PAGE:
Teriyaki Time a definite treat


Published June 15, 2008

The sound of sizzling food cannot be reproduced. A sweet sizzle conjures up images of cast iron pans, flames and intensely flavorful dishes washed in tangy sauces. It comes with its own aroma, always slightly charred and absolutely tantalizing. The sizzle is more than taste, it's a sense of a meal - a meal that's fresh, tasty and unabashedly showy.

Teriyaki Time has the sizzle down.

The restaurant is at the epicenter of Kerrytown, just a block from Zingerman's and right next to the Farmer's Market. The restaurant, with just a few metal tables set up outside, looks modest, and it is. The inside is adorned with colorful paintings and plants, and is refreshingly crisp and clean. It's a good look, straight out of a small Japanese neighborhood.

The owner, Mr. Lee, says that he hoped a lot of students from campus would come to his restaurant, but fewer than expected are making the trek to Kerrytown. He looks a little disappointed and then perks up again. He's proud of his restaurant's fresh ingredients and open-flame cooking, and he says that his customers share his enthusiasm.

He's right. As customers, many obviously first-time visitors, leave the restaurant, almost everyone offers some compliment.

"Thank you, that was delicious," gushed one lady, while her friend asked, "Do you have a card?"

It's no exaggeration - Teriyaki Time serves exceptionally good food.

Served on simple white plates and platters, the food - like the restaurant - is unpretentious while still crisp and attractive. Teriyaki Time specializes, not surprisingly, in teriyaki and its culinary derivatives -foods like Yakisoba (a noodle dish) and Chicken Katsu (a light chicken for dipping in one of many tasty sauces). It also offers a few other Asian tastes, like Korean Bi Bim Bop and a wide variety of sides including sushi, spring rolls and miso soup.

Of all its offerings, the restaurant's namesake dish dominates as an entree. The teriyaki chicken was superb - lightly flame-broiled, flavorful and perfectly tender. In a combo dish served with ginger salad and rice, it was tempting to ignore the sides and eat just the chicken, like you would eat just the frosting on a cake. The tofu is impressive as well. Normally tofu is a love-it-or-hate-it food, but Teriyaki Time's tofu could appeal even to meat lovers. It's so fresh and tangy it leaves you wondering whether it's made from scratch in the back (it isn't, but you'd never know it). The Katsu, while good, was not great. It's simply bland when compared with the rest of the entrees, even with the sauce.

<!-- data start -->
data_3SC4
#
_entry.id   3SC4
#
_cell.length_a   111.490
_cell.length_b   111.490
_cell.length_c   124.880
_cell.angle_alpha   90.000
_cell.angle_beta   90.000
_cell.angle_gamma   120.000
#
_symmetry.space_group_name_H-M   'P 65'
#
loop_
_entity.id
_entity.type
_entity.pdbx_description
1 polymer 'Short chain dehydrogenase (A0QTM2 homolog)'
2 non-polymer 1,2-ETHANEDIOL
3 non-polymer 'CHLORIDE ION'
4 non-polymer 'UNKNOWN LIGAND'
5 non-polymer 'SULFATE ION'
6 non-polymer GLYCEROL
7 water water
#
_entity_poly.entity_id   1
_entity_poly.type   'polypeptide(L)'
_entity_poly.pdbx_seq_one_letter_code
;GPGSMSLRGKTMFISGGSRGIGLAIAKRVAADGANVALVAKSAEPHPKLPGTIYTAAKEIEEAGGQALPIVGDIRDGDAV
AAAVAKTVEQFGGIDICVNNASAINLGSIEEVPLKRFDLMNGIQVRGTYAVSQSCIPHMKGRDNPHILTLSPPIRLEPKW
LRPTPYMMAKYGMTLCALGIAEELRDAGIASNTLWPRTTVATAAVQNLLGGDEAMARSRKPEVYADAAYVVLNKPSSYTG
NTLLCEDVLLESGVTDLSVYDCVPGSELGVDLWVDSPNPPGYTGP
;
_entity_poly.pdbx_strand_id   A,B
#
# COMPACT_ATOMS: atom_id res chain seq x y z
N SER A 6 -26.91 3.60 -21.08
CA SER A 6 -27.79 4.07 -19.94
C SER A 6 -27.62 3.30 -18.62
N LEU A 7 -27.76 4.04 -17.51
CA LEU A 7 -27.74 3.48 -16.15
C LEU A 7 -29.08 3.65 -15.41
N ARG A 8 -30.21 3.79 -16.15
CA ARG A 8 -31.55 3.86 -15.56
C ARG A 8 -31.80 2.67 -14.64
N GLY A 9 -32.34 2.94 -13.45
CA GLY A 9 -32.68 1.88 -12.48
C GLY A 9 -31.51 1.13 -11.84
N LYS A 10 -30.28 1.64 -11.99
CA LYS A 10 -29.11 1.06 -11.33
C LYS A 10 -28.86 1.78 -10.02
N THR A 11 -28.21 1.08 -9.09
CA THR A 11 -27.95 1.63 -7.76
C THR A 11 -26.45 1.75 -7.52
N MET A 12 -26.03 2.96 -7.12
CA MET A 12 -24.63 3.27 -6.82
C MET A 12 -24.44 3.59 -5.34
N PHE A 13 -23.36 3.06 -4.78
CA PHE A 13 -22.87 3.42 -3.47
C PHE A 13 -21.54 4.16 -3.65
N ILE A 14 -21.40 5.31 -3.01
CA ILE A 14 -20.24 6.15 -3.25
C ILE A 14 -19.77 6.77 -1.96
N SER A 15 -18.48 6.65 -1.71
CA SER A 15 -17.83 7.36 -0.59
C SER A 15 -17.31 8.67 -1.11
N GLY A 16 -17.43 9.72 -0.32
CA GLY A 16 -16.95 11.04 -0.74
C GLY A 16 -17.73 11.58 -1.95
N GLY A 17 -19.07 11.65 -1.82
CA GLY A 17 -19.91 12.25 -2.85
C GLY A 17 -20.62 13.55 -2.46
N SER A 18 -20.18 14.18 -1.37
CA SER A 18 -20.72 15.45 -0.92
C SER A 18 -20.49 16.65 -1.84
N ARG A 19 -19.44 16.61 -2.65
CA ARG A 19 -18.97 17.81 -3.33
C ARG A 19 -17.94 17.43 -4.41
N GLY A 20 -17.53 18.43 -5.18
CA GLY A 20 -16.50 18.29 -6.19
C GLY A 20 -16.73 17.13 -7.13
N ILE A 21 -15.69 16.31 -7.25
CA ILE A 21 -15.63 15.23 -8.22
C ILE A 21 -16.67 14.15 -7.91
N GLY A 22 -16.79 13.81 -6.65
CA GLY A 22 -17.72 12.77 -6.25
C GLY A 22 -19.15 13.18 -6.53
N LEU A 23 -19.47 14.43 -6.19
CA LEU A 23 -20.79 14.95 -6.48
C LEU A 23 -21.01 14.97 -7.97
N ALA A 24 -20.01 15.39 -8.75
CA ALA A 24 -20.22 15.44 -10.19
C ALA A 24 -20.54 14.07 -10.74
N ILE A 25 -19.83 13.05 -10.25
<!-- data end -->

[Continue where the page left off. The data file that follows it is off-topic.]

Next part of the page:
The teriyaki sauce served with chicken, beef and tofu is in a world of its own, reminding us just how bad Magic Wok really was. It's so flavorful, in fact, that it almost overpowers the rest of the meal - my only complaint with the teriyaki dishes, and hardly a complaint at all.

Still, it's the side dishes that put Teriyaki Time above other student takeout restaurants. The shrimp dumplings (shumai) are small, but packed with so much flavor you can close your eyes and see the cherry blossoms. Few high-end Asian restaurants offer such authentic, bold flavor, and to find it in such a modest establishment is exciting. Lee really lets loose on his smaller dishes, and the dumplings (gyoza) and sushi are truly fantastic. The ingredients make all the difference - everything is fresh, with no oil and little fat.

Teriyaki Time is not fine dining, but for what it is, it's miles beyond its peers, and beyond expectations. Its location is an issue for dining in; although the experience is a good one, the 20-minute walk makes takeout more reasonable. When most dishes run below $7, with a full meal at $8, it's more than reasonably priced given the quality of the food. Lee's cooking would seem natural at an establishment twice the price and half the convenience. On a campus woefully in need of some really tasty Asian takeout, Teriyaki Time delivers an exceptional meal.